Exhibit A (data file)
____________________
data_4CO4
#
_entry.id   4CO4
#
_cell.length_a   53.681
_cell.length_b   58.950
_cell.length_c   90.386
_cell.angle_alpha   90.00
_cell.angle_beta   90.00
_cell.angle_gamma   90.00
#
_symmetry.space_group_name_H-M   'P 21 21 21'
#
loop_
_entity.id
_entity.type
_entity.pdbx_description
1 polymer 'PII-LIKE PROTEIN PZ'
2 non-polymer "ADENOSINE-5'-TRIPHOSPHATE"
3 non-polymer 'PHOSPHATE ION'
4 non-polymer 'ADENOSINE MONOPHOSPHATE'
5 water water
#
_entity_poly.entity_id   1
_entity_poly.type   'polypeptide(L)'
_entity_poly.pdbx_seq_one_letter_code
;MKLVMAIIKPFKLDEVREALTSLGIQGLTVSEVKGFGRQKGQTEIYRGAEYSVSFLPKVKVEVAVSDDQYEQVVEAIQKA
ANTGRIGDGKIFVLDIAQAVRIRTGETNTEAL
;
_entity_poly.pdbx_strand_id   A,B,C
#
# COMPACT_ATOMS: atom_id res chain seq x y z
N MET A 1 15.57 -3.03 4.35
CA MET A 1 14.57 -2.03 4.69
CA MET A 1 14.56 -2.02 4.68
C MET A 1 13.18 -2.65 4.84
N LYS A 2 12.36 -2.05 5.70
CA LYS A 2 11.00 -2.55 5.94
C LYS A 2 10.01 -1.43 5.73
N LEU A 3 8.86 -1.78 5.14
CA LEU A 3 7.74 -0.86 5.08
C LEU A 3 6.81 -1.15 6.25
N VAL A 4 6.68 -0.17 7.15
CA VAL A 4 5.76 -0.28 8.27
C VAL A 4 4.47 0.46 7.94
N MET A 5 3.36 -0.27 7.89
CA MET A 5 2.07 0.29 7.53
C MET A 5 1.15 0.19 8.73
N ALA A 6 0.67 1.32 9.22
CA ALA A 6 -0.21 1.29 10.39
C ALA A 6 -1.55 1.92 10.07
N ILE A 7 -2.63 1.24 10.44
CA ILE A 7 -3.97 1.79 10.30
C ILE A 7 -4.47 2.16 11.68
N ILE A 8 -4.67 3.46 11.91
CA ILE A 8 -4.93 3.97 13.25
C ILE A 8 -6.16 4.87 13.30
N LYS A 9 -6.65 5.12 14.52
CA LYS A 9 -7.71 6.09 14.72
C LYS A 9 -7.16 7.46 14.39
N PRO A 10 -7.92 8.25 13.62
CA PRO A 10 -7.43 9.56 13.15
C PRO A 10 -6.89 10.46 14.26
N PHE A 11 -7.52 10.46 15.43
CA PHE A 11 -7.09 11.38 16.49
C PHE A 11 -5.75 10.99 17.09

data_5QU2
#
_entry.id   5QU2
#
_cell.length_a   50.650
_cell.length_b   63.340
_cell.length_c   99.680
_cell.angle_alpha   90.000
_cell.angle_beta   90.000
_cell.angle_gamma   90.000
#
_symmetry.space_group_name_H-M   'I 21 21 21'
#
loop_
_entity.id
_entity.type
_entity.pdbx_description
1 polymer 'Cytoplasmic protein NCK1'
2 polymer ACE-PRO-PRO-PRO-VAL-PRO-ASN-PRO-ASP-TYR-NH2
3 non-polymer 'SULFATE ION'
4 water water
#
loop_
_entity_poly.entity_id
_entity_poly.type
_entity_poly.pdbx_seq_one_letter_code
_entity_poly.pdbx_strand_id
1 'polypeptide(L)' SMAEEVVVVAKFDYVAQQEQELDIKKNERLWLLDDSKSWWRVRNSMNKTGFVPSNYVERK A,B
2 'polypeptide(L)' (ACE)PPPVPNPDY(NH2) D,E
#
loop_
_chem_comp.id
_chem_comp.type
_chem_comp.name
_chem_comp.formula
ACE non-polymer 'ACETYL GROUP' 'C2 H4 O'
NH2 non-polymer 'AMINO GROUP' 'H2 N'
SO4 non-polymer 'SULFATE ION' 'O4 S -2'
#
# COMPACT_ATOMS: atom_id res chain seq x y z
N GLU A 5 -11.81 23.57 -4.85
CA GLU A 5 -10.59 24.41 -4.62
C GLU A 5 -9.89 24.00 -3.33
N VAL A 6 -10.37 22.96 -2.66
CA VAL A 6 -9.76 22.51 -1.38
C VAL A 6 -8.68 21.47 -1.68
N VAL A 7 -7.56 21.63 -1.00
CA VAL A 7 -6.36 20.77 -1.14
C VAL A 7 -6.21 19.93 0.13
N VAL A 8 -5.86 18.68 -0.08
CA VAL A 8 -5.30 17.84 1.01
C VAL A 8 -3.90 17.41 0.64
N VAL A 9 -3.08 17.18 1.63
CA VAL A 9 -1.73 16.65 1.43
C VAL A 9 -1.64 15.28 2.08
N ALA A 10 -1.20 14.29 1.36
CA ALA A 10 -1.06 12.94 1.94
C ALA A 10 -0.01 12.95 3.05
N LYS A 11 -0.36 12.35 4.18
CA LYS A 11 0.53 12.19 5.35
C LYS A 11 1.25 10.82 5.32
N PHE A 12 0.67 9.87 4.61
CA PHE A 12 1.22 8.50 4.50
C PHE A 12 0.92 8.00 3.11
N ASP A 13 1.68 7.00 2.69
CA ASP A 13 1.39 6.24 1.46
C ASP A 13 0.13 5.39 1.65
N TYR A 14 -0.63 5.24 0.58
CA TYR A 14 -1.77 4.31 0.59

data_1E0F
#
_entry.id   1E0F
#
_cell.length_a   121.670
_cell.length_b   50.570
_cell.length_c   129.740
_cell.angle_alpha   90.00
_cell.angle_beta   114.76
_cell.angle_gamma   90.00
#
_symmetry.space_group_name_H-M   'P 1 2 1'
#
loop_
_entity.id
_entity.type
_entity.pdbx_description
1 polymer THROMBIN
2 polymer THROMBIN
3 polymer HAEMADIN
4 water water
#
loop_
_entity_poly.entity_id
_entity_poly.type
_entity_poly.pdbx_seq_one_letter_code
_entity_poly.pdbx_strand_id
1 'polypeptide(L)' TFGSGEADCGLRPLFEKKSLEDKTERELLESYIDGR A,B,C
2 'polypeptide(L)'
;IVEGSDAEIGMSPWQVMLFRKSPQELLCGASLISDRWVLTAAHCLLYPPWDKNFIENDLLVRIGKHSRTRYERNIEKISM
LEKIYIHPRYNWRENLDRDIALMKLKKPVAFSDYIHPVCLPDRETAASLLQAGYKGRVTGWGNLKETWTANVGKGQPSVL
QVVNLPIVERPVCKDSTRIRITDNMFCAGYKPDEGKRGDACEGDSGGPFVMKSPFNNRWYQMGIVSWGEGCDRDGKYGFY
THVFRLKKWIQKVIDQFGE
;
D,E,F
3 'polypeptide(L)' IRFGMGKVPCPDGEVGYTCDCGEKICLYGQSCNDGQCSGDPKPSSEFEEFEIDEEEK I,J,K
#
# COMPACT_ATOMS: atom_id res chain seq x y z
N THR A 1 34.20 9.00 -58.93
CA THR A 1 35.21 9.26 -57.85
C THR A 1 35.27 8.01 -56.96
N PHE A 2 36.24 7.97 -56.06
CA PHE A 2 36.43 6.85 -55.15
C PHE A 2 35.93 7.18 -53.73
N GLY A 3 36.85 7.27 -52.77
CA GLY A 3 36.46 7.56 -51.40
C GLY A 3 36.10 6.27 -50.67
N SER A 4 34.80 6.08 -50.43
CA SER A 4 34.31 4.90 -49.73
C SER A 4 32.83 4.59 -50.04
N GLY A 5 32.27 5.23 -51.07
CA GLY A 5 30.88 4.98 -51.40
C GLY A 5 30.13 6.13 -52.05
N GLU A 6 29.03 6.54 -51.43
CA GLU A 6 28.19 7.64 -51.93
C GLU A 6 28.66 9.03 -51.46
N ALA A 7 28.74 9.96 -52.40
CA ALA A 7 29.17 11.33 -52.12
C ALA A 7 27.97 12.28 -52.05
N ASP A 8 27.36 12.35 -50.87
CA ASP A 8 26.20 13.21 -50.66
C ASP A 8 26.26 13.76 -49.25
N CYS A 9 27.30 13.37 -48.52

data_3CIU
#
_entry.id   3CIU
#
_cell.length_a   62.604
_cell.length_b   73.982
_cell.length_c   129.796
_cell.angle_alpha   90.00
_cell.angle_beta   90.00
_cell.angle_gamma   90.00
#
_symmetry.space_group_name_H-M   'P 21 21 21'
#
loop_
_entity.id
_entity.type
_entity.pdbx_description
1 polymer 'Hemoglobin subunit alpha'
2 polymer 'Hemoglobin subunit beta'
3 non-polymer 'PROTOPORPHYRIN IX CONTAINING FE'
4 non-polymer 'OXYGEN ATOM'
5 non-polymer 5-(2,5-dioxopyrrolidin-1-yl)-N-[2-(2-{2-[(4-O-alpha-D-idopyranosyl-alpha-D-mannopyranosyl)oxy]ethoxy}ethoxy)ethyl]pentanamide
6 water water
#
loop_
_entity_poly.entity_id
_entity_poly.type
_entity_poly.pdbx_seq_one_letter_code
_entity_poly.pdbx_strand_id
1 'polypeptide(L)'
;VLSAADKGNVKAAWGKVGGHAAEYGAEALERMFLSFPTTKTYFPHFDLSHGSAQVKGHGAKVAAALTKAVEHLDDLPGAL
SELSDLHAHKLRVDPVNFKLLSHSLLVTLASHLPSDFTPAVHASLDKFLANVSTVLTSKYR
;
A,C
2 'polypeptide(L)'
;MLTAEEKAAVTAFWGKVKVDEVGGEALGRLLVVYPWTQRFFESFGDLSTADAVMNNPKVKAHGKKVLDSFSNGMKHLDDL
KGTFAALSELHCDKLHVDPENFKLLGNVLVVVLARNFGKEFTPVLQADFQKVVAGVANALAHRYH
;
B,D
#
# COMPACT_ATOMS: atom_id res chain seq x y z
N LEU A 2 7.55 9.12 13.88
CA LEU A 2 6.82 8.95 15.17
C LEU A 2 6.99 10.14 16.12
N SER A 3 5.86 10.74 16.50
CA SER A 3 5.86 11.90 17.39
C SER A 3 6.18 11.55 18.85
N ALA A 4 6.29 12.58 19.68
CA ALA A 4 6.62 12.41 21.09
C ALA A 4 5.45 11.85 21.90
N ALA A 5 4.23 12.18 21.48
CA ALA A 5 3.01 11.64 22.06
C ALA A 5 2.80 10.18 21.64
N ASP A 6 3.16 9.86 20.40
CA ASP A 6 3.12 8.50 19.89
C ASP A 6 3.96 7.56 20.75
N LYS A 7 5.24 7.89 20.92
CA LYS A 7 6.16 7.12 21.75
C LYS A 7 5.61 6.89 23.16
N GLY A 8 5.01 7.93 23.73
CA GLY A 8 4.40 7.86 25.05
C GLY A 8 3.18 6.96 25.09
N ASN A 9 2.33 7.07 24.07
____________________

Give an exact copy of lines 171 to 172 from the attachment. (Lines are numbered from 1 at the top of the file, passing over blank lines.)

3 'polypeptide(L)' IRFGMGKVPCPDGEVGYTCDCGEKICLYGQSCNDGQCSGDPKPSSEFEEFEIDEEEK I,J,K
#